‘Net neutrality,” which supporters say will keep the Internet free, is actually a plan making it more expensive for many of us. One of the biggest drivers of Net neutrality has been Google, the Internet behemoth. Its goal is to keep its own operational costs lower by trying to make Internet usage more costly for others.
Type “Net neutrality” and “Google” into a search engine and the first thing you are likely to find is this, part of a 2006 statement from former Google CEO Eric Schmidt:
“Today the Internet is an information highway where anybody — no matter how large or small, how traditional or unconventional — has equal access. But the phone and cable monopolies, who control almost all Internet access, want the power to choose who gets access to high-speed lanes and whose content gets seen first and fastest. They want to build a two-tiered system and block the on-ramps for those who can’t pay.”
Sounding the clarion call of the Internet populist, Google purports to want everyone to be treated fairly. But here’s the real story: Google just doesn’t want to have to pay for the bandwidth it uses relative to other entities and content providers; it wants other people to pay more so Google can pay less.
In the old days, this was called the “bait and switch” argument, and, in more than a few places, it’s a discredited and unethical business practice. In the name of the little guy, the Internet’s biggest elbows are shelling money out all around Washington in order to get their way.
At the heart of the debate, according to siliconrepublic.com blog, is the question: “Who will pay for the cost of delivering the digital networks if operators are faced with ever-diminishing returns and Internet giants reap all the rewards?” There are big stakes involved — not to mention the future of the Internet itself.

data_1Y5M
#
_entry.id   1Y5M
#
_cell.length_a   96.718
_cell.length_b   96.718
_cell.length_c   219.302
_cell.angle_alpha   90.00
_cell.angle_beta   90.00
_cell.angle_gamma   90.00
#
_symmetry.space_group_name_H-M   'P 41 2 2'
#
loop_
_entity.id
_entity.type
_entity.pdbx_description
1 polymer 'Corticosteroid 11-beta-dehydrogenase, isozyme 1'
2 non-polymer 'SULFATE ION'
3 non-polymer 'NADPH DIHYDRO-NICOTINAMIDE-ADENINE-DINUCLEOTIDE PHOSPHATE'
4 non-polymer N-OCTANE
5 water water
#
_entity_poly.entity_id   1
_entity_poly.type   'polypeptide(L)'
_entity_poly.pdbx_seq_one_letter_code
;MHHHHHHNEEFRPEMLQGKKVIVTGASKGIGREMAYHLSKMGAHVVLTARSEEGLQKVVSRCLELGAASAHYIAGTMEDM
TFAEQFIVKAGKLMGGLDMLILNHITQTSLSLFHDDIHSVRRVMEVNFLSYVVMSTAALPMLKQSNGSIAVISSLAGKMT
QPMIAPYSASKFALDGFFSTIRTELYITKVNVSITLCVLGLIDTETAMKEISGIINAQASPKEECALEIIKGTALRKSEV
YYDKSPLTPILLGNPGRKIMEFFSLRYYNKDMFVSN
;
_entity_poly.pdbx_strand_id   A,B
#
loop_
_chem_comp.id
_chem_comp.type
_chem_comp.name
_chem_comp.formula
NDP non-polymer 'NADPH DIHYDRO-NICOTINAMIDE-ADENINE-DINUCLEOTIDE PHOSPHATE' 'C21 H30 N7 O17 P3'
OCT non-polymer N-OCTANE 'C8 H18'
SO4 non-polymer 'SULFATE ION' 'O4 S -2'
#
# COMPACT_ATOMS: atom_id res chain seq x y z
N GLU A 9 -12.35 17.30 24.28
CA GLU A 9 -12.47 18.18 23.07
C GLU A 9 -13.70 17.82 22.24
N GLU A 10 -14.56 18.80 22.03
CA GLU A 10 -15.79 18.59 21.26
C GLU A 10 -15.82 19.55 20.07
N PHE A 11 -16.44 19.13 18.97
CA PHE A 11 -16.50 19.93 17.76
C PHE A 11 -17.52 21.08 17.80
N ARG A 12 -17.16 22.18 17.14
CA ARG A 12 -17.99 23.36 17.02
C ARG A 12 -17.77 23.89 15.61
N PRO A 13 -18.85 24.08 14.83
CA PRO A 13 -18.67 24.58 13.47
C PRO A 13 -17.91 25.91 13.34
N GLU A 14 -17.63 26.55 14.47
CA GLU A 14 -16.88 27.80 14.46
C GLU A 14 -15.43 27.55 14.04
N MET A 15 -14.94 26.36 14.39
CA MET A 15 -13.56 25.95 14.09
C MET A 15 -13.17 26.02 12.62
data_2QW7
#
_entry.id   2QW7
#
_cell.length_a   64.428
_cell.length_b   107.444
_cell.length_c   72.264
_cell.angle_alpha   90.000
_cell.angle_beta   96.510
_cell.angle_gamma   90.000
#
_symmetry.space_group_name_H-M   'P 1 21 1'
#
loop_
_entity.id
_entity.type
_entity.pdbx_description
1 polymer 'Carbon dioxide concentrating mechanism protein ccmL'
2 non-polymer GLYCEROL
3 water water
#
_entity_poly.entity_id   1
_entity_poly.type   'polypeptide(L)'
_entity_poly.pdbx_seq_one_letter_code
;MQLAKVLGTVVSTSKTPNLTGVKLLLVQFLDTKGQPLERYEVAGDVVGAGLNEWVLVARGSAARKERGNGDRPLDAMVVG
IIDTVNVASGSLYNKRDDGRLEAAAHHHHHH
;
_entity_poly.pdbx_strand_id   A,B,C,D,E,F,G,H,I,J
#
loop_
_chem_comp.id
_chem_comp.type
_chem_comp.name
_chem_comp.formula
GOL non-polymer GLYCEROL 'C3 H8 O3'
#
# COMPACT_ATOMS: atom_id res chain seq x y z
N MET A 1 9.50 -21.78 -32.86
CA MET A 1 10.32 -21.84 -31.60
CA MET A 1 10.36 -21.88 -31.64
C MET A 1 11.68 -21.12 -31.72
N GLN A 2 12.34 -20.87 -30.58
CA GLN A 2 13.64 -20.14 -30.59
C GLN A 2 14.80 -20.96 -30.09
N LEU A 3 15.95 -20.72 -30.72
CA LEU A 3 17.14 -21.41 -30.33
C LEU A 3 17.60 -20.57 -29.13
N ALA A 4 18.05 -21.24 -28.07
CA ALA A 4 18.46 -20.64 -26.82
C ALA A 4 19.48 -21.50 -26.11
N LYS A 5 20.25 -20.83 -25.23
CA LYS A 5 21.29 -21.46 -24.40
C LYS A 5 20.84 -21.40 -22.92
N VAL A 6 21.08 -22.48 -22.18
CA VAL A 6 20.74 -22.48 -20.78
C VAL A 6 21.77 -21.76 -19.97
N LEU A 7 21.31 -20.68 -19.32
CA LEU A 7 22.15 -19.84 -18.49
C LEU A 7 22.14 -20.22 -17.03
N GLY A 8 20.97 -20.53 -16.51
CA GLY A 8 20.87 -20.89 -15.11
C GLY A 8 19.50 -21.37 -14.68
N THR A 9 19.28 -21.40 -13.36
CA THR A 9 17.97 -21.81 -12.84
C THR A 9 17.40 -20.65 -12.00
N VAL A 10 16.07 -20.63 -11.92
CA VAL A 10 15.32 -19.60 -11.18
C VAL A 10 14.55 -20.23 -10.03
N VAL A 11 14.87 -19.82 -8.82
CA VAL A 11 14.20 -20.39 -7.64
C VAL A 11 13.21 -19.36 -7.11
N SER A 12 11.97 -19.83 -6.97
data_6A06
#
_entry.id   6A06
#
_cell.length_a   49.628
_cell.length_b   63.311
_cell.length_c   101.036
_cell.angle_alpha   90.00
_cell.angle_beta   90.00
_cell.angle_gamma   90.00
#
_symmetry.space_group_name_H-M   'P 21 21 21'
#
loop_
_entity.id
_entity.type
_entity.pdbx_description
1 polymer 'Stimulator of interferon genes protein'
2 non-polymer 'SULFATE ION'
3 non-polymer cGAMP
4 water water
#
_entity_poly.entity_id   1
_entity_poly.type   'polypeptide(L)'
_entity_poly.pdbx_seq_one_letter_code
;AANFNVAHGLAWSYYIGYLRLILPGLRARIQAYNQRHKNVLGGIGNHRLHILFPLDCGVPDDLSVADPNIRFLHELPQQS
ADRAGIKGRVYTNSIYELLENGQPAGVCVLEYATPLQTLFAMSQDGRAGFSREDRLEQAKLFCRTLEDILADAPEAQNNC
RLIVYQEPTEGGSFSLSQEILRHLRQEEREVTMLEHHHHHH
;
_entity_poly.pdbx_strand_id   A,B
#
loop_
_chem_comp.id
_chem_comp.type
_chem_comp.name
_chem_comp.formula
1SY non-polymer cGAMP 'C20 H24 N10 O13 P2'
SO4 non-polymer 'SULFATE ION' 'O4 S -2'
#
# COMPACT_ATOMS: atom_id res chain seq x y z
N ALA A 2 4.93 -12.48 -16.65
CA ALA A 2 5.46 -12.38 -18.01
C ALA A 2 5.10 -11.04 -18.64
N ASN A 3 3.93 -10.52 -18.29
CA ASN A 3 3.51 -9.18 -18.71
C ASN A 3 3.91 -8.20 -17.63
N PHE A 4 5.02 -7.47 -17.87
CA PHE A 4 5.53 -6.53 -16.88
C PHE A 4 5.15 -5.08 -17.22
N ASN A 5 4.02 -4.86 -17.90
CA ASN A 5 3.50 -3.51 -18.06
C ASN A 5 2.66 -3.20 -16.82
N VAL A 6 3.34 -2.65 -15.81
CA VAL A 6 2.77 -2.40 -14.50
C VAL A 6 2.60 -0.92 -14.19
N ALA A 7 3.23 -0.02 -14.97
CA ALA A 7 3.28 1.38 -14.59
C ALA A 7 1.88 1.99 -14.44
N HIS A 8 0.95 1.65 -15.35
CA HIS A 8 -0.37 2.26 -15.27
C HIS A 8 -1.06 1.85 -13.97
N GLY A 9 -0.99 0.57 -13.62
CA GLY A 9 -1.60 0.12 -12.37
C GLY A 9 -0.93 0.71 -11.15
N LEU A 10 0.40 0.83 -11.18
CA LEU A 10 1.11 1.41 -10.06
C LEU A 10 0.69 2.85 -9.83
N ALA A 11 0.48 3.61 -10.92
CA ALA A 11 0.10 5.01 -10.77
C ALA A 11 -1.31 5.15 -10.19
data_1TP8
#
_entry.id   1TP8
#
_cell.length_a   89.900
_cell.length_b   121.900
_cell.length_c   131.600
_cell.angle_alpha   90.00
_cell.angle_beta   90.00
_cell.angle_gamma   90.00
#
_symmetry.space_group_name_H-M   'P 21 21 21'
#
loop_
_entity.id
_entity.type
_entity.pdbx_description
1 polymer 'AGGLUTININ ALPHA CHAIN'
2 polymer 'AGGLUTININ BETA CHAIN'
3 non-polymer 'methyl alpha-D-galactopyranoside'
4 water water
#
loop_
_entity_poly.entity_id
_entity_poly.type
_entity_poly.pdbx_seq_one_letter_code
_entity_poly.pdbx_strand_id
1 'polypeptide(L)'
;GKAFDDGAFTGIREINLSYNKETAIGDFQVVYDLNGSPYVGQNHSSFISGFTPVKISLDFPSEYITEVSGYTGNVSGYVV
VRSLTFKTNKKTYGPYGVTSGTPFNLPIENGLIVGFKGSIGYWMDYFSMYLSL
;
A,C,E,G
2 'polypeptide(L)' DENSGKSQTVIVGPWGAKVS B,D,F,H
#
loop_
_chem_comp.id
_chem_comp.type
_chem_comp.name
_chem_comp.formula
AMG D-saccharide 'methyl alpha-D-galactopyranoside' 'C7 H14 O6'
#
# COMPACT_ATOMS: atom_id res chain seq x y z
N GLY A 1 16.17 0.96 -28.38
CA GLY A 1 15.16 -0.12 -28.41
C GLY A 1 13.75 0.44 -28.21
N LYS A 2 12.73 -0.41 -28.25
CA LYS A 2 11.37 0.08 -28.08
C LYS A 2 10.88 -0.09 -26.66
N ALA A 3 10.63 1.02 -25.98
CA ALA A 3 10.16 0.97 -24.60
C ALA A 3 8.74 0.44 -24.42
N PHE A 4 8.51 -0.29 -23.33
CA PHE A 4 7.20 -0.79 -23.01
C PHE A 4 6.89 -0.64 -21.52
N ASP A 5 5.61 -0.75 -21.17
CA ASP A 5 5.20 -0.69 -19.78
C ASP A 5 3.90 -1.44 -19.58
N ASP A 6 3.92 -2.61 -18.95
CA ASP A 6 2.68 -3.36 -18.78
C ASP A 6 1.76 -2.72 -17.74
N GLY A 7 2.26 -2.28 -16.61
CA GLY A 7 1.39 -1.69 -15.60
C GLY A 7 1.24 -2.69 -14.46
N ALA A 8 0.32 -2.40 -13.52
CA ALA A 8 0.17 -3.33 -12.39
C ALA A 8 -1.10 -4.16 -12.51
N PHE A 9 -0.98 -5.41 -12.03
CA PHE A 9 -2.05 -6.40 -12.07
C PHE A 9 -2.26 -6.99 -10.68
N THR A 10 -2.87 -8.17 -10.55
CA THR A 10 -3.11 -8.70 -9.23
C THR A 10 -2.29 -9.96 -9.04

What Google wants is what many big companies want: favorable action by the federal government to make other entities pay at least part of their costs of doing business, which in this case are the phone and cable companies that enable everyone to hook up to the Net.
The company felt the need to post a statement on its public policy blog insisting it continued to be one of the good guys. “Google has been the leading corporate voice on the issue of network neutrality over the past five years,” it said. “No other company is working as tirelessly for an open Internet.”
“But given political realities, this particular issue has been intractable in Washington for several years now. At this time, there are no enforceable protections — at the Federal Communications Commission or anywhere else — against even the worst forms of carrier discrimination against Internet traffic.”
But given the huge amounts of money at stake, there are lots of reasons to be suspicious of what Google is doing. Net neutrality is just one reason — but it’s a big one.
George Landrith is executive director of Frontiers for Freedom.